The Standard & Poor’s 500 Index bottomed three times near 1,120 last month and if history of past earnings and valuations is any guide, that level may have priced in an economic recession, LPL Financial Corp. said.
Jeffrey Kleintop, the firm’s chief market strategist in Boston, sees only a 1-in-3 chance for a recession to take place. Even if an economic contraction occurs, stocks will find support at their August lows, he said. Should growth start to pick up, the S&P 500 may rise 15 percent from its Sept. 2 close of 1,173.97 to end the year at about 1,350, he forecast.
“The markets’ obsession with recession does not make it a foregone conclusion,” Kleintop wrote in a report dated Sept. 6. “Investors’ lack of confidence in economic growth, corporate profit forecasts, and the actions of policymakers is likely already fully reflected in the markets and creates the potential for a bounce if any of them exceed low expectations.”
The S&P 500 declined as much as 18 percent from a three-year high on April 29 amid concern about Europe’s debt crisis and signs U.S. growth may be slowing. The benchmark gauge for American stocks surged as much as 102 percent from a 12-year low in March 2009 as earnings beat analysts’ estimates and the Federal Reserve bought Treasuries to boost the economy.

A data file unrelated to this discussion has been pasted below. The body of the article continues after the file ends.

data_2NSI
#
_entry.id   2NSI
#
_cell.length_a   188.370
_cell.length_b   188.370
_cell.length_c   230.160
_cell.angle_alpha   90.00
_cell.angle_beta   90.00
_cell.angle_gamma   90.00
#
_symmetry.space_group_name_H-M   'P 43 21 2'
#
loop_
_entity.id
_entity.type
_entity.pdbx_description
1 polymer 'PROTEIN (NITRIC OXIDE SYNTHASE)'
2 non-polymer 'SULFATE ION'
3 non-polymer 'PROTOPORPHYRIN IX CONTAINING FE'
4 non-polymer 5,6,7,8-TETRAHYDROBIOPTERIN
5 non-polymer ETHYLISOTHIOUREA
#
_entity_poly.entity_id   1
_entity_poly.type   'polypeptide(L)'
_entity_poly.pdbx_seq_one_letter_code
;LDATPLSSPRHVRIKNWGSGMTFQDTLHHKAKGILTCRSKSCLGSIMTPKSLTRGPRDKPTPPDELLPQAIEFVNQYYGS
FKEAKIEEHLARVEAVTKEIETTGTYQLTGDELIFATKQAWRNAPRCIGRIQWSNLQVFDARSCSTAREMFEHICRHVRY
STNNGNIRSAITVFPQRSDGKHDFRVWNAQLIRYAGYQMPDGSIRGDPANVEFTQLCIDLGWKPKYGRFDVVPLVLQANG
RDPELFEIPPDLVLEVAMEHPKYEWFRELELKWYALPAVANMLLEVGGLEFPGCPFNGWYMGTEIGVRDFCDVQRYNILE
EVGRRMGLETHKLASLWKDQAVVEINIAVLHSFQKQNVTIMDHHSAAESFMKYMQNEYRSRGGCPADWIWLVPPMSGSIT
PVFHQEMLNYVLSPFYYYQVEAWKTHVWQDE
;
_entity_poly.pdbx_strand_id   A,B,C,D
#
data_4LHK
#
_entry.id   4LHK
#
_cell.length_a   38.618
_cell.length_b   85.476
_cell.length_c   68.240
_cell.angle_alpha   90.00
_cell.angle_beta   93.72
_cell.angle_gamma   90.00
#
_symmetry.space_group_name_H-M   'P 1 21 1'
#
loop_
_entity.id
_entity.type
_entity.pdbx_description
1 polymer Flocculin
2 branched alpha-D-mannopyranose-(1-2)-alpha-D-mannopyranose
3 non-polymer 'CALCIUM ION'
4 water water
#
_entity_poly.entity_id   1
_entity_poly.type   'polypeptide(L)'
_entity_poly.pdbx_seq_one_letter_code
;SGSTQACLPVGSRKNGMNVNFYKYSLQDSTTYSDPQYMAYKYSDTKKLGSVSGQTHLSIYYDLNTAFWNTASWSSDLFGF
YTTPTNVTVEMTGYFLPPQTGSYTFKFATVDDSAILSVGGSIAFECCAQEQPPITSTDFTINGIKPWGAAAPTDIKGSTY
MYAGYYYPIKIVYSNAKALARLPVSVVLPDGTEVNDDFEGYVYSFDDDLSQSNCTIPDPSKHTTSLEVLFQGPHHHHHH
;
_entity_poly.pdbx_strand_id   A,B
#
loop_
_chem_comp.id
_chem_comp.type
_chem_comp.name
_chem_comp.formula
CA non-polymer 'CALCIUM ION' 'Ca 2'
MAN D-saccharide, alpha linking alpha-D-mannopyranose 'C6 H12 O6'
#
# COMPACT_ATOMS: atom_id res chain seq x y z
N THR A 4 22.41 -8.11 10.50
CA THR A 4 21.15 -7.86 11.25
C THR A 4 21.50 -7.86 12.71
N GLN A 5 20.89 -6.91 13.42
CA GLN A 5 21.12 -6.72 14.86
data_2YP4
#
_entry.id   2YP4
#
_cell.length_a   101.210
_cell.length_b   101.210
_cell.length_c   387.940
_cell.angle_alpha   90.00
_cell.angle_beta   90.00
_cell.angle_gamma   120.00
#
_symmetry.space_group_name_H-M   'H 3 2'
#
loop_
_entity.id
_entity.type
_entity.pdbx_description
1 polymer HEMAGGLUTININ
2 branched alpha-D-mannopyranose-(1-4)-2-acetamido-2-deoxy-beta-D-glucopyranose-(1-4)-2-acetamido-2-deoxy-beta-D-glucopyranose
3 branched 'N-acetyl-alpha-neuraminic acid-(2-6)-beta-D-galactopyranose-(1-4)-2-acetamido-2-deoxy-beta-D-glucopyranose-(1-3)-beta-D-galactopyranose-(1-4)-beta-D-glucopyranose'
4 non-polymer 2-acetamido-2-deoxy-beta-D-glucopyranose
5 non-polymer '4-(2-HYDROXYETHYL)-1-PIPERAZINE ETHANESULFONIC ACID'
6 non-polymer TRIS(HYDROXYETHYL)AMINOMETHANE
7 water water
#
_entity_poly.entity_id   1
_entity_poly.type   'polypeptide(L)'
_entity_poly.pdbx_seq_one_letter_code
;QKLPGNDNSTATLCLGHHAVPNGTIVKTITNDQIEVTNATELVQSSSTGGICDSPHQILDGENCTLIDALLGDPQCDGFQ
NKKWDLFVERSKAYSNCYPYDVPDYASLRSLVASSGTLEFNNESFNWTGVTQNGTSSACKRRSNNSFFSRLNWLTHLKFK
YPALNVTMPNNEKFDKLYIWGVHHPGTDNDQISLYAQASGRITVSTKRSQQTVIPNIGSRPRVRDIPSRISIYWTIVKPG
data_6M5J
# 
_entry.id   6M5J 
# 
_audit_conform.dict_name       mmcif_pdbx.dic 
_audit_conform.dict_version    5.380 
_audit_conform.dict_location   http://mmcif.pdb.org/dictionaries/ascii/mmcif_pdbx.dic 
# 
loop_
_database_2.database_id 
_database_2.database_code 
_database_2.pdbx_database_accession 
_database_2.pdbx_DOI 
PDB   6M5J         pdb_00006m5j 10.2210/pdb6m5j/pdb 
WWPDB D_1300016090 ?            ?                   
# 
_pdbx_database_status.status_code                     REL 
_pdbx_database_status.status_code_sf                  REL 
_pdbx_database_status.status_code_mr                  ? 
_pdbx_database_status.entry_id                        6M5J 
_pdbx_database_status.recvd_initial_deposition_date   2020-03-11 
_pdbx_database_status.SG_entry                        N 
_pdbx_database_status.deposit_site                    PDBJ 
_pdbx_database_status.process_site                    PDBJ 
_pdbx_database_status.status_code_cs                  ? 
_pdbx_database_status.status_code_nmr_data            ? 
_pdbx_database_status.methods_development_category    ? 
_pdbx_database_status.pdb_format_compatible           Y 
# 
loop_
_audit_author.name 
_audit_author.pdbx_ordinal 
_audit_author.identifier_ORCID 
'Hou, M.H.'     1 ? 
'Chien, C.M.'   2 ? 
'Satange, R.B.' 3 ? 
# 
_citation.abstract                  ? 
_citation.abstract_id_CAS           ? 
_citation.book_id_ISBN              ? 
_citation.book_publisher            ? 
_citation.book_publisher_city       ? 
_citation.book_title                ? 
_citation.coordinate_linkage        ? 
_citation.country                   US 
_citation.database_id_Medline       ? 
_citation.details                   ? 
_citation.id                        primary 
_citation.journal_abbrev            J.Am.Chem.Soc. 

Kleintop found that over the past 50 years, the stock market typically bottomed three to six months before the worst part of a recession. During the downturns since the 1930s, corporate income for the S&P 500 generally fell 12 percent to 24 percent from peak to trough, with price-to-earnings ratios averaging 13.35 at the bottom of a cycle, according to LPL data.
U.S. gross domestic product grew at an annual pace of 1 percent in the second quarter. Data released last week showed the U.S. unemployment rate remained stuck at 9.1 percent in August and payrolls unexpectedly failed to grow, while confidence among consumers plunged to the lowest level in more than two years.
Should the economy enter a recession, the earnings pullback will be at the lower end of the historic range partly because American companies are counting more on developing countries for growth, Kleintop said. S&P 500 profits totaled around $95 a share in the past four quarters and a 12 percent decline would suggest an annual income of around $84 a share, he estimated.
A much worse-than-expected recession could drive earnings down 22 percent to around $74 a share and push the S&P 500 to 1,000, he said, adding that he sees that event at “a very low, but not zero, probability.”
“It seems that the debate over whether a recession will take place has now been settled for many investors and they have moved on to whether the recession will be much worse than average,” Kleintop wrote. “We see more upside than downside to the stock market.”
The S&P 500 fell to this year’s low of 1,119.46 on Aug. 8 and closed at 1,120.76 two days later before rebounding. On Aug. 19, the benchmark halted a two-day decline at 1,123.53 and has since climbed 6.7 percent.